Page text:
“5 Then I said: ‘Lord, the God of heaven, the great and awesome God, who keeps his covenant of love with those who love him and keep his commandments, 6 let your ear be attentive and your eyes open to hear the prayer your servant is praying before you day and night for your servants, the people of Israel. I confess the sins we Israelites, including myself and my father’s family, have committed against you. 7 We have acted very wickedly towards you. We have not obeyed the commands, decrees and laws you gave your servant Moses. 8 ‘Remember the instruction you gave your servant Moses, saying, “If you are unfaithful, I will scatter you among the nations, 9 but if you return to me and obey my commands, then even if your exiled people are at the farthest horizon, I will gather them from there and bring them to the place I have chosen as a dwelling for my Name.” 10 ‘They are your servants and your people, whom you redeemed by your great strength and your mighty hand. 11 Lord, let your ear be attentive to the prayer of this your servant and to the prayer of your servants who delight in revering your name. Give your servant success today by granting him favour in the presence of this man.’I was cupbearer to the king.”NIV UK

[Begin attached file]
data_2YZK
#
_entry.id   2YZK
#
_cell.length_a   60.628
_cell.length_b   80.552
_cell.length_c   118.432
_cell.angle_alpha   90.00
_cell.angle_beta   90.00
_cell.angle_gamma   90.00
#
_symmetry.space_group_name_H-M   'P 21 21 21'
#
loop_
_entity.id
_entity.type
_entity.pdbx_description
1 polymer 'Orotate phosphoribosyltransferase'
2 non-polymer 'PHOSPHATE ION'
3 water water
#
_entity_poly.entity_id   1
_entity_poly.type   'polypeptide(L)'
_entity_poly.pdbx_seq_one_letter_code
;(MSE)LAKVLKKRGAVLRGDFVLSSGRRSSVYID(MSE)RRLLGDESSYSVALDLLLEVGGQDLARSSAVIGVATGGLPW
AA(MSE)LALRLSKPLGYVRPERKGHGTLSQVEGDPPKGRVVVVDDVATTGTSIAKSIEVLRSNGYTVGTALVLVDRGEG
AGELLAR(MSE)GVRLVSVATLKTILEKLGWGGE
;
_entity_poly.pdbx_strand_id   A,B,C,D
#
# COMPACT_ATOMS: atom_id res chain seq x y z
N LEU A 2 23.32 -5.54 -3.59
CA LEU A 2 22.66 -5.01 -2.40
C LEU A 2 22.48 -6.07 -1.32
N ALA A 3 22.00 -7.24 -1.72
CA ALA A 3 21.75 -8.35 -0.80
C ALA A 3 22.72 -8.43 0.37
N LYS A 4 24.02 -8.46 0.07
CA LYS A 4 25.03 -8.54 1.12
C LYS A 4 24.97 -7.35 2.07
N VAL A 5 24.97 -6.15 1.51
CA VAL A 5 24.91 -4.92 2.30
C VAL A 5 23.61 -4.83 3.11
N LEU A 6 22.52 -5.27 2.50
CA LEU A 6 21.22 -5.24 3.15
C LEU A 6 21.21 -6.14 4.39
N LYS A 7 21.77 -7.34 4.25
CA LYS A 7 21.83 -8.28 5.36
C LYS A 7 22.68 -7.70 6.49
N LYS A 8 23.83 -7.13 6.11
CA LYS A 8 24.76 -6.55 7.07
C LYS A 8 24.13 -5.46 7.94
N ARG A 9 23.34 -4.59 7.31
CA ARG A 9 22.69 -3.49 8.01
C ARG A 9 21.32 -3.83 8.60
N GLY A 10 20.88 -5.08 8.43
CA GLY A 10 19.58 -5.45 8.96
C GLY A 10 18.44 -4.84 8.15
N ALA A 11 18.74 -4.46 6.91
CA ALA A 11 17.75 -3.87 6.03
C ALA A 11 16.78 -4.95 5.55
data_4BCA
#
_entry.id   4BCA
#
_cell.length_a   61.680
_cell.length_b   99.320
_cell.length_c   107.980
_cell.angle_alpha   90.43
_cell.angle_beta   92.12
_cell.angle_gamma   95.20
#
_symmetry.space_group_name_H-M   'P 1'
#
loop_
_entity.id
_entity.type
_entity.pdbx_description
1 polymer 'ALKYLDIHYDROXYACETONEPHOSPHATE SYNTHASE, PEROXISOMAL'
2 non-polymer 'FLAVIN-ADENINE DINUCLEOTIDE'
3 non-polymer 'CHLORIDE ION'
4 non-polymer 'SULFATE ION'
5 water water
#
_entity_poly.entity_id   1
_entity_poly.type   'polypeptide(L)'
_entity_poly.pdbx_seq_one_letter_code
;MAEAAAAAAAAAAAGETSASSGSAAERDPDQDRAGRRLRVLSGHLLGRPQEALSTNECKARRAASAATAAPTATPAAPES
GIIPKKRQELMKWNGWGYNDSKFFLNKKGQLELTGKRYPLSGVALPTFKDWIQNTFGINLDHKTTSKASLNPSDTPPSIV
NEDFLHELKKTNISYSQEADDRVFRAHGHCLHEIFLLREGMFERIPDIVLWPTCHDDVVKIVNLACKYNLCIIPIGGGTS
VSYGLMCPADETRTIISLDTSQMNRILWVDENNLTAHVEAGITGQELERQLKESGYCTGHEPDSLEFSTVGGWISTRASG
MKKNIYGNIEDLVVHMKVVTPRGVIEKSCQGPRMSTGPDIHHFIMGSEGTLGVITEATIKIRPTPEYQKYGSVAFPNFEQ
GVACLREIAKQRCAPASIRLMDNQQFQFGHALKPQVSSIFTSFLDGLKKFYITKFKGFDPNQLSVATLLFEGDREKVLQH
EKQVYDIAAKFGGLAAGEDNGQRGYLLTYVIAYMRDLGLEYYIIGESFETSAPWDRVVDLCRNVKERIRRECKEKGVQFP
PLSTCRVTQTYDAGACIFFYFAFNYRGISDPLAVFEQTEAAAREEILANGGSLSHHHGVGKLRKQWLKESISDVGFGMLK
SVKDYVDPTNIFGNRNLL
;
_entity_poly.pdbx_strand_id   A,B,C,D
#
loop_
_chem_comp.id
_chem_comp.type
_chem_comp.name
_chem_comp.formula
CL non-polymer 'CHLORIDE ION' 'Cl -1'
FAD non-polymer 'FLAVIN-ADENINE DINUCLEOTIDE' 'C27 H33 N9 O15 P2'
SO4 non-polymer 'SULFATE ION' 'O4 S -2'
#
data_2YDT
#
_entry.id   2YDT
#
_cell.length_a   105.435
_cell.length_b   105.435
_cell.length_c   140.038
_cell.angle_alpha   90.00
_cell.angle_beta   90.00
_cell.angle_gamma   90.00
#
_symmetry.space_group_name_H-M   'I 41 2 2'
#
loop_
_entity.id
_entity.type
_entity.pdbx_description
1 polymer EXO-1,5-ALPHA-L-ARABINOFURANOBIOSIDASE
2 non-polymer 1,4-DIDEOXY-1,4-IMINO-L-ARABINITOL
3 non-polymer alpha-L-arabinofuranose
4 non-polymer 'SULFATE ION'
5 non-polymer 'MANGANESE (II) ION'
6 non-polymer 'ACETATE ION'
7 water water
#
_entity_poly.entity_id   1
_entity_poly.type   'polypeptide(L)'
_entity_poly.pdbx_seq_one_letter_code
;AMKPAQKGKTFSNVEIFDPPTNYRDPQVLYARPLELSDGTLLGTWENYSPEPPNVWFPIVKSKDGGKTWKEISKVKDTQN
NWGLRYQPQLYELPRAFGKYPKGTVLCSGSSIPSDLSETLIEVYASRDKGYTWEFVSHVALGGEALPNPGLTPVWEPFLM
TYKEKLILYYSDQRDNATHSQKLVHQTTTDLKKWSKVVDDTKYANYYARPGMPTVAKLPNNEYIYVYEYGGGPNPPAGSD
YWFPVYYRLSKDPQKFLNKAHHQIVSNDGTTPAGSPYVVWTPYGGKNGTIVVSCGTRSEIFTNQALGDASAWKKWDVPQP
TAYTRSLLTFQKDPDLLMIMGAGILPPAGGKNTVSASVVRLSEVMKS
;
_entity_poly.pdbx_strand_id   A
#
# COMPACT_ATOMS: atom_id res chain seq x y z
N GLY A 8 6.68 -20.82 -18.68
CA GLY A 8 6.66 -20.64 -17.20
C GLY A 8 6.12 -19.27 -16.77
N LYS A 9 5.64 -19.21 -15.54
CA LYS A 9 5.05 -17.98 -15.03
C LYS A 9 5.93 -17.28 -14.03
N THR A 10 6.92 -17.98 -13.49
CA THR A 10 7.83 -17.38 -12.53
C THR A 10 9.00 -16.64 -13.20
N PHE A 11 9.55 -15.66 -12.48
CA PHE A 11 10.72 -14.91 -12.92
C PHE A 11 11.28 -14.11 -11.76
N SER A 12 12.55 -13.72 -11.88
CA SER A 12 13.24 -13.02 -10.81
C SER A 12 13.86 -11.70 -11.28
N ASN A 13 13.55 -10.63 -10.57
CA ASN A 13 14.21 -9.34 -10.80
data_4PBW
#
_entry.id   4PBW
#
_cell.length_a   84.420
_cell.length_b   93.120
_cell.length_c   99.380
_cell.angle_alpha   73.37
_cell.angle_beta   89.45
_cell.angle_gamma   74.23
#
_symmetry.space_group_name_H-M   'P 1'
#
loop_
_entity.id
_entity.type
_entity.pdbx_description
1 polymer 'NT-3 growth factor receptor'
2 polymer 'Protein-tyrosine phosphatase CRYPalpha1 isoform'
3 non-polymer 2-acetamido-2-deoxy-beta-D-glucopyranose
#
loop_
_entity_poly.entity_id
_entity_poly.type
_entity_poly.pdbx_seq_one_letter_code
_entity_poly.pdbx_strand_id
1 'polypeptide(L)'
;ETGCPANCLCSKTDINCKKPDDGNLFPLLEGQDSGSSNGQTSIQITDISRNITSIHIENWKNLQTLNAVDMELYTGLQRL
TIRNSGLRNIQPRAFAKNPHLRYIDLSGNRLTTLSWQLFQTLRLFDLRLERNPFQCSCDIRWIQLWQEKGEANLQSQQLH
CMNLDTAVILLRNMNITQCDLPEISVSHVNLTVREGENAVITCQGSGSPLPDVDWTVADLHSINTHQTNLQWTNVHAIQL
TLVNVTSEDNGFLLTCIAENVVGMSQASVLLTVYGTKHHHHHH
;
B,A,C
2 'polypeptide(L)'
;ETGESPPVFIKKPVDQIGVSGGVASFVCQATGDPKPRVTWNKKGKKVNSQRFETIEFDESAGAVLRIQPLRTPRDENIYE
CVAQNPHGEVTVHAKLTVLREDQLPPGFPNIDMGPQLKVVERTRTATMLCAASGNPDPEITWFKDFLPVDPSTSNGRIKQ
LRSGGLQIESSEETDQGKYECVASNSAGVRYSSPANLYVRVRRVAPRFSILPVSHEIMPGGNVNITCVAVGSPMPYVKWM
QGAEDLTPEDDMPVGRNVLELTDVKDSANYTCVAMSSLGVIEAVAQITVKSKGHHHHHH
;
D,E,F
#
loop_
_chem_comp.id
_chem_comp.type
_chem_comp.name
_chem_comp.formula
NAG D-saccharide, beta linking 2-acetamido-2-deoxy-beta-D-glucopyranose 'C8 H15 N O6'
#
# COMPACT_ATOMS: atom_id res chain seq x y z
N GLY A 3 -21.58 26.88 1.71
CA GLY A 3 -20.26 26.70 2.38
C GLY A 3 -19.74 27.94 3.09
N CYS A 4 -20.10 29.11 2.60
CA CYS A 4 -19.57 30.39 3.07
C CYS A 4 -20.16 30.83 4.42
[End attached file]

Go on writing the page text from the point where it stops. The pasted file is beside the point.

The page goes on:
F.B. Meyer says of Nehemiah: ‘The secret of his efficiency lay in his constant bringing of all the problems before God…’ He goes on to say Nehemiah reveals ‘…the mighty power that can be exerted by one who has no purpose in life and no power that is not centred in God.’ ‘Devotional Commentary’, p.204.
There are other details in this prayer we haven’t spent time on. For example, Nehemiah reminds God that Israel is ‘’your people’’(10). The Lord bought them. He delivered them at great cost and with tremendous effort.
There is also the thought that he recognises other people are praying about the situation (11a – Maybe there were even other people joining him in prayer?)
But the prayer eventually arrives at this one one focussed request:
‘’Give your servant success today by granting him favour in the presence of this man.’’
Someone said, ’Pray until you pray.’
I heard one preacher say something like this, ‘When you start out praying, it might take a little while to get a sense of direction, then suddenly ‘the gears mesh’ and you’re away.
I don’t know whether Nehemiah always knew he was going to pray this particular prayer, or whether it gradually dawned on him, or came to him in a flash of inspiration. But I do know that sometimes it is after a lengthy time of prayer that you get a strong sense of what it is you ought to pray. You seem to feel a special ‘anointing’ – a power, a conviction – on this particular request.
‘Pray until you pray.’
PRAYER: Lord, there is so much about prayer that is a mystery to me. Lord, please, teach me to pray
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